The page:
Back To School Supplies?
Here’s an extensive list of condom sampler-pack links because couples need to try different styles and brands to find the one that feels best for them.
And here’s a free chapter with tips for making condoms more fun and sexy: Condoms—For the Ride of Your Life.
If pregnancy is a concern, talk to your healthcare provider about getting an IUD. While condoms are great for preventing awful diseases like HIV, they aren’t the best for birth control.
Let’s stop kidding ourselves that men are the only ones who don’t like the way condoms feel.
Condoms are incredibly important if you are not in a monogamous relationship. It’s not worth getting a terrible disease like HIV because you don’t like the feel of condoms. That said…
Few men would use condoms if there were an acceptable alternative. That’s because most men don’t like the way condoms feel and they aren’t shy about saying so. But we never think to ask women if they like the way condoms feel.
So you can imagine our surprise at the groundswell of complaints we’ve received from women when we started asking the following question on our sex survey: “Do condoms impact the sensation you receive from intercourse?”
Here are the responses of fifteen women. Why list so many? Because we’ve read hundreds of complaints from women about condoms. You don’t get a sense of how meaningful their complaints are until you hear them in the women’s own voices.
Remember, these are comments from women, not men:
“I feel like I’ve tried just about every type of condom there is and they all limit sensation to one extent or another.”
“We now use the Nuvaring for birth control. But when we have used condoms, the sensation is much less sensitive, and I feel like there’s saran wrap between us. It simply doesn’t feel as good as skin on skin.”
“Condoms feel less intimate. I love the way the smooth, hard penis skin feels against my skin, but I can’t feel that with a condom. We use them anyway, though, because I don’t like the pill, and the intercourse still feels good.”
“I hate using condoms. It feels like he’s wrapped his penis in plastic wrap. The sensation is not as pleasurable for me, and I find that my vagina aches more afterwards.”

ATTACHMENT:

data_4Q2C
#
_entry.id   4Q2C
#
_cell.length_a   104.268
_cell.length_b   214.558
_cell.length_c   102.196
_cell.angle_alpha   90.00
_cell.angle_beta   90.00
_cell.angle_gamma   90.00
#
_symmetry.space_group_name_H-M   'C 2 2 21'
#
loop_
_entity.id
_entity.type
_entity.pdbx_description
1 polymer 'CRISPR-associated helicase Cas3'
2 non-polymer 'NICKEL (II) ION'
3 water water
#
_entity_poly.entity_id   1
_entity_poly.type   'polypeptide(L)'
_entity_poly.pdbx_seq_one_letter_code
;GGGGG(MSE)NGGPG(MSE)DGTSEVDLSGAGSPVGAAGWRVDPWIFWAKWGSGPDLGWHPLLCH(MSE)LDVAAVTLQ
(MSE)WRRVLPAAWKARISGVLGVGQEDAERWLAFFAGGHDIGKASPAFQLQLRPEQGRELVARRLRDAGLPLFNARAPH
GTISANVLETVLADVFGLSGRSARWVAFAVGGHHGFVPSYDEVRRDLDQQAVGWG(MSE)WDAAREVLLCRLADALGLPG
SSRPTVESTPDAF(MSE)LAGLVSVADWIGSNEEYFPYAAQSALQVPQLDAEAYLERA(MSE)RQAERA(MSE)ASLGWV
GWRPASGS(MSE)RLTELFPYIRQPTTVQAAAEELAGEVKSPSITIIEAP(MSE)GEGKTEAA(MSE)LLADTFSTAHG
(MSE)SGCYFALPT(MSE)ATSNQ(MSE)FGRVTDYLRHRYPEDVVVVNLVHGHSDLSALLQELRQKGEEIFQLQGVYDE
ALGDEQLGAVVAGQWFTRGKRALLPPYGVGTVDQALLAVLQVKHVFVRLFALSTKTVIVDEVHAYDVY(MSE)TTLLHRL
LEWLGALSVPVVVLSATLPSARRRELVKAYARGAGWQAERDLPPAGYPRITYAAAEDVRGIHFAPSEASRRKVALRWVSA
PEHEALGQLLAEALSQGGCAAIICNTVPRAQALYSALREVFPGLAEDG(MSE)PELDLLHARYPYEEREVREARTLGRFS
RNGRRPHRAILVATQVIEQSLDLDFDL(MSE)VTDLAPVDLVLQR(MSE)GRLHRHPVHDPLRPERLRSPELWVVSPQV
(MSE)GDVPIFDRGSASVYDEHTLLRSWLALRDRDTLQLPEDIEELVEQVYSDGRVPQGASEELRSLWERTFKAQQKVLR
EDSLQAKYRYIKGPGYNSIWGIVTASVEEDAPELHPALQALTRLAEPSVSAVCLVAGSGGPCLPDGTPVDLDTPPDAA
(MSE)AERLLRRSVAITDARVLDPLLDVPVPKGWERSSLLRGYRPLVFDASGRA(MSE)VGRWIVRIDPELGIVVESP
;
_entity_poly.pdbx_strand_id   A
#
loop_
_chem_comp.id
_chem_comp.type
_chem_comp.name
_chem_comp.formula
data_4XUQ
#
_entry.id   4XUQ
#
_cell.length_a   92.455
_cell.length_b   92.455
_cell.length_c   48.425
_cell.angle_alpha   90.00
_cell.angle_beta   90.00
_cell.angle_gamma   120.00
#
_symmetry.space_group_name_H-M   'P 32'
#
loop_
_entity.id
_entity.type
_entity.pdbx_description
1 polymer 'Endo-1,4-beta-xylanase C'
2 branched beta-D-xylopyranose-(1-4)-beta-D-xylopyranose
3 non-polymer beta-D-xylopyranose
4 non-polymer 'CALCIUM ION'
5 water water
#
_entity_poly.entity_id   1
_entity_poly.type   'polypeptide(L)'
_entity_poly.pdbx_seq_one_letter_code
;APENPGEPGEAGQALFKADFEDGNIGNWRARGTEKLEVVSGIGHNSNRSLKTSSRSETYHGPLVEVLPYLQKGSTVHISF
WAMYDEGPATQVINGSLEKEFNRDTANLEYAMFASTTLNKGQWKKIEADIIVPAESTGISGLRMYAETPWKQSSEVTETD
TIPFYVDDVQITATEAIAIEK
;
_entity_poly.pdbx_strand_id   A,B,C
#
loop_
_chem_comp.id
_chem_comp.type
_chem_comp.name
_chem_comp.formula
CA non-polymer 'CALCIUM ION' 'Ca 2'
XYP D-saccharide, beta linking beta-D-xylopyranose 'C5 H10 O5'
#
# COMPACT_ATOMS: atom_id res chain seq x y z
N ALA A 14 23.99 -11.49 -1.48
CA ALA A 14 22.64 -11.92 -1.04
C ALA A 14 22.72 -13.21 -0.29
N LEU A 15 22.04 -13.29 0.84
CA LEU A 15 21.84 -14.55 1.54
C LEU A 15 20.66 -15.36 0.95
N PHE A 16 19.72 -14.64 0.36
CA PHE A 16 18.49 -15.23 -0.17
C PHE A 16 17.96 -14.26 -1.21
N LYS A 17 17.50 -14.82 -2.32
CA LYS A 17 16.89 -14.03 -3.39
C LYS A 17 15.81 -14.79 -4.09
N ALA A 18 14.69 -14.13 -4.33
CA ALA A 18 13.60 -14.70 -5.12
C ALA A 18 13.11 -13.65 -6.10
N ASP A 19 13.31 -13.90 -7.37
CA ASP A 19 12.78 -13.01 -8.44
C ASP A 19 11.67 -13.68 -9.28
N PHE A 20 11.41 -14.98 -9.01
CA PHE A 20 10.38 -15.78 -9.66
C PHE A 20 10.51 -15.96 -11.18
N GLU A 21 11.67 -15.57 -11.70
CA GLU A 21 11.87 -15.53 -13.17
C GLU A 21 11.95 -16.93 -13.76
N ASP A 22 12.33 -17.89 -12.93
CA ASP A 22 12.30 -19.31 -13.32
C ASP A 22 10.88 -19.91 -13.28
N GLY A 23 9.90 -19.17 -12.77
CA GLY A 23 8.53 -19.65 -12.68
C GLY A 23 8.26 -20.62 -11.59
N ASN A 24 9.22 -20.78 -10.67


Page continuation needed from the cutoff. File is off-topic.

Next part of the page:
“I have used condoms and honestly (although I would not say this to someone whose only option was condoms) it does make sex a little less intimate and less pleasurable for me.”
“Without a condom, every sensation is a little more intense and a little warmer. Also, the lubricants on condoms sometimes irritate me.”
“When we don’t use condoms, it feels great. Maybe it’s partially psychological, but I enjoy feeling him inside me, uncovered. Also, him ejaculating inside of me is a sexual turn on.”
“With condoms, I feel a difference. I like intercourse without a condom because I love the feeling of a penis inside me and our skin rubbing. I like the natural lube. But I do not have intercourse without a condom unless I am in love with the person or in a relationship (meaning I’m willing to get pregnant or willing to deal with his germs for a lifetime). I’d take condom sex over no sex any day.”
A menstrual cup is a soft, flexible container made of medical grade silicone or latex. A woman inserts it into her vagina to collect period flow—instead of a tampon.
A menstrual cup looks a bit like a small, upside-down funnel, although the stem is not hollow and the body of the cup is more rounded than a funnel.
There are a number of different brands of menstrual cups. Most are made of medical grade silicone, with each having a slightly different length, softness, rim, stem and color.
Once it’s in place, a menstrual cup forms a seal that allows it to collect period flow as it drips from the cervix. Unlike a tampon, which absorbs the healthy secretions of the vagina in addition to period flow, a menstrual cup collects only period flow. As a result, it won’t dry out a woman’s vagina.
A lot of women who have become devoted users say they originally thought that using menstrual cup would be gross or disgusting. But they experienced so many advantages in using menstrual cups that they wouldn’t think of going back to pads or tampons.
Sperm take about 9 weeks to mature. Most of this occurs while they are in the epididymis. Mature sperm can then hang around in the epididymis for a few more weeks, depending on how often you ejaculate.
If you don’t ejaculate, sperm will die after about 13 weeks, and will be reabsorbed back into your body.
Illustration by Daerick Gross Sr. from the Guide To Getting It On.
It happens more often than you might think: male infertility that’s caused by an injury to the testicles while playing sports. It doesn’t matter if you are on a professional team or playing a weekend game of grabass.